Cessnock Council votes to request zoning change at former Cessnock City Bowling Club

VACANT: The site of the Cessnock City Bowling Club, which burned down in 2010.
VACANT: The site of the Cessnock City Bowling Club, which burned down in 2010.

The future of the former Cessnock City Bowling Club site has become clearer – and it’s unlikely to contain a major fast food outlet.

Cessnock Council will ask the NSW Department of Planning and Environment to change the zoning at the Aberdare site to allow a greater range of development on the land.

The site is currently zoned for private recreational use only.

Council believes the zoning should be changed to B1 Neighbourhood Centre, which would allow developments such as accommodation, business premises, a cafe, houses, shops or a medical centre.

A motion to change the zoning at the March 15 council meeting was not supported by the majority of councillors.

But Crs Bob Pynsent, Di Fitzgibbon and Rod Doherty moved to reverse that decision at the April 6 meeting.

Their new motion had an additional requirement - to restrict the floor space of any cafe or restaurant development to 150 square metres.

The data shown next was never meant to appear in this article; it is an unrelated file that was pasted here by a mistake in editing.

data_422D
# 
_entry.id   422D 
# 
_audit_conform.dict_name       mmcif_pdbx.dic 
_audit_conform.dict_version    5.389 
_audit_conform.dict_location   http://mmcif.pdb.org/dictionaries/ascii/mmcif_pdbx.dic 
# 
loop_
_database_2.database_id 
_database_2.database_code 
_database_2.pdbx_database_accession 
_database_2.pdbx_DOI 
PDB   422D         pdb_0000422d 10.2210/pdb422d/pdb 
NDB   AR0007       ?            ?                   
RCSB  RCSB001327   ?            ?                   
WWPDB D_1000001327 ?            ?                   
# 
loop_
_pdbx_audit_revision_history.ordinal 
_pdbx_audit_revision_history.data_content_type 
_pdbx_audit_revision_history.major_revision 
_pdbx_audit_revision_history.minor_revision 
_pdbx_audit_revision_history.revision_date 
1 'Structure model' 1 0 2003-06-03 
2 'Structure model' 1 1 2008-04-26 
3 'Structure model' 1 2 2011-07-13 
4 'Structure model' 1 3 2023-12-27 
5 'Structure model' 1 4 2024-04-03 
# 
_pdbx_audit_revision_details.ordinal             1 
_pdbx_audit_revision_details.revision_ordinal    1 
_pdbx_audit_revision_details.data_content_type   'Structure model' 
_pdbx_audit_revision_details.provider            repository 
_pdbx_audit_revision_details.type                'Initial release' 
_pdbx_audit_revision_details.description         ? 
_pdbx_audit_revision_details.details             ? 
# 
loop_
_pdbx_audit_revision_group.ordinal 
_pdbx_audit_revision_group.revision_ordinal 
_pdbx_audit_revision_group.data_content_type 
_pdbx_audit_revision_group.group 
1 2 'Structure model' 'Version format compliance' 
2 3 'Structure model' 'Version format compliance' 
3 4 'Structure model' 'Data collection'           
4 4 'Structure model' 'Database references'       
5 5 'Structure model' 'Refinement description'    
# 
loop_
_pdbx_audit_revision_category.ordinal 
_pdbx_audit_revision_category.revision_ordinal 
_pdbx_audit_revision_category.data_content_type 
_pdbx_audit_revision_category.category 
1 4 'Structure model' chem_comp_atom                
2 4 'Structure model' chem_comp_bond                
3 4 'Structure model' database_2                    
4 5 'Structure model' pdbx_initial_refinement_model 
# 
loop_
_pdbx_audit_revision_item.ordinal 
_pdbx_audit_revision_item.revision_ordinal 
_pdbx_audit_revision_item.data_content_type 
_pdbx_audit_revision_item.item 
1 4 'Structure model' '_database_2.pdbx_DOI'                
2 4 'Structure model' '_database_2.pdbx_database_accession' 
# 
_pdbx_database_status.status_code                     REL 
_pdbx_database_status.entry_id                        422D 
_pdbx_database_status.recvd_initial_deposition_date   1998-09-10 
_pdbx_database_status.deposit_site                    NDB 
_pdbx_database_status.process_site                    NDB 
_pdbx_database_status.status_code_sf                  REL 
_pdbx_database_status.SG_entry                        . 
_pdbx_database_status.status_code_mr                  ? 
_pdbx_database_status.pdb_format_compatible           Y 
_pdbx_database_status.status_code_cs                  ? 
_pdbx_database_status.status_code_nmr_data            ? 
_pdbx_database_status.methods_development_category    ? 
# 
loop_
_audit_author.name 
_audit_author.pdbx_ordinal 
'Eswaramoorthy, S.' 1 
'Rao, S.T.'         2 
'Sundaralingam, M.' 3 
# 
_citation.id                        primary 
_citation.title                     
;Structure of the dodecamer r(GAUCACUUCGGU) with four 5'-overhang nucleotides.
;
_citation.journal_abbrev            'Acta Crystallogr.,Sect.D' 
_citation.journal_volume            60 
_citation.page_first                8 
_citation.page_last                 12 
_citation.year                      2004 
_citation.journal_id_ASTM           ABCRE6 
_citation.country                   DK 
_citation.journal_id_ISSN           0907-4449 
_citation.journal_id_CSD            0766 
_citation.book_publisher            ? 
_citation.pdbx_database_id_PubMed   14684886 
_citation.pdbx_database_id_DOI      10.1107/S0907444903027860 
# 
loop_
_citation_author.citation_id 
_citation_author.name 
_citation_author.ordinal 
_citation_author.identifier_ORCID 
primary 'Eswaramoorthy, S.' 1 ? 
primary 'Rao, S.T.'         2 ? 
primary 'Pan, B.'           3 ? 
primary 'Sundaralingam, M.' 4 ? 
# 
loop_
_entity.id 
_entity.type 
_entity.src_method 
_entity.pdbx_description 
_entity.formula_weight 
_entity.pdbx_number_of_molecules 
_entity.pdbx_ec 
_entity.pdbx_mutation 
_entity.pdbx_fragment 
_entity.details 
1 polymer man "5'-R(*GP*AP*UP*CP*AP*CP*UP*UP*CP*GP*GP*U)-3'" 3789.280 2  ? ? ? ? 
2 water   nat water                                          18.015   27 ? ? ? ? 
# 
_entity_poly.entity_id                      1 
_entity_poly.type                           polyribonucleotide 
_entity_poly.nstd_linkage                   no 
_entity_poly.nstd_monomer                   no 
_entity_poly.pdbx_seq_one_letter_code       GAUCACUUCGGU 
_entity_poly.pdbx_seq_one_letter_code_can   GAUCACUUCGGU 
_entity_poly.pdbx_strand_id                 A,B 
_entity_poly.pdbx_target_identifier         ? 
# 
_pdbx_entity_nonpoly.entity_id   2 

That would rule out a major fast food development, such as the KFC that was proposed for the site in 2014.

Council papers show the landowner took his KFC proposal off the table last July.

Cr Fitzgibbon said the site sat as “an ugly wart on the edge of town” since the bowling club burned down in 2010.

She said council did not want to buy the land.

“Council already takes care of 126 parks, playgrounds and sports fields,” Cr Fitzgibbon said. 

“If we waste money on land that we don’t need then how do we address other issues?”

Cr Fitzgibbon said restricting the area to recreational use stood in the way of jobs and progress.

“It sends a bad message to people who are willing to invest in the city,” she said.

Cr Pynsent said keeping the site as recreational only “sterilised the land”.

Cr Doherty pointed out that if the building had not burned down in 2010 it would still be operating as a licensed premises.

Meanwhile, Cr Allan Stapleford said that council did not buy the land, so it should not put any development restrictions on the owner.

But Cr Ian Olsen did not want the zoning changed.

He said it was always council’s intention to keep that part of town as a sporting precinct.

Cr Olsen said he didn’t see why there needed to be any development on the site.

“The residents don’t want it, the schools don’t want it, the sporting organisations don’t want it,” he said. “I don’t know what we’re going to end up with up there.”

Related content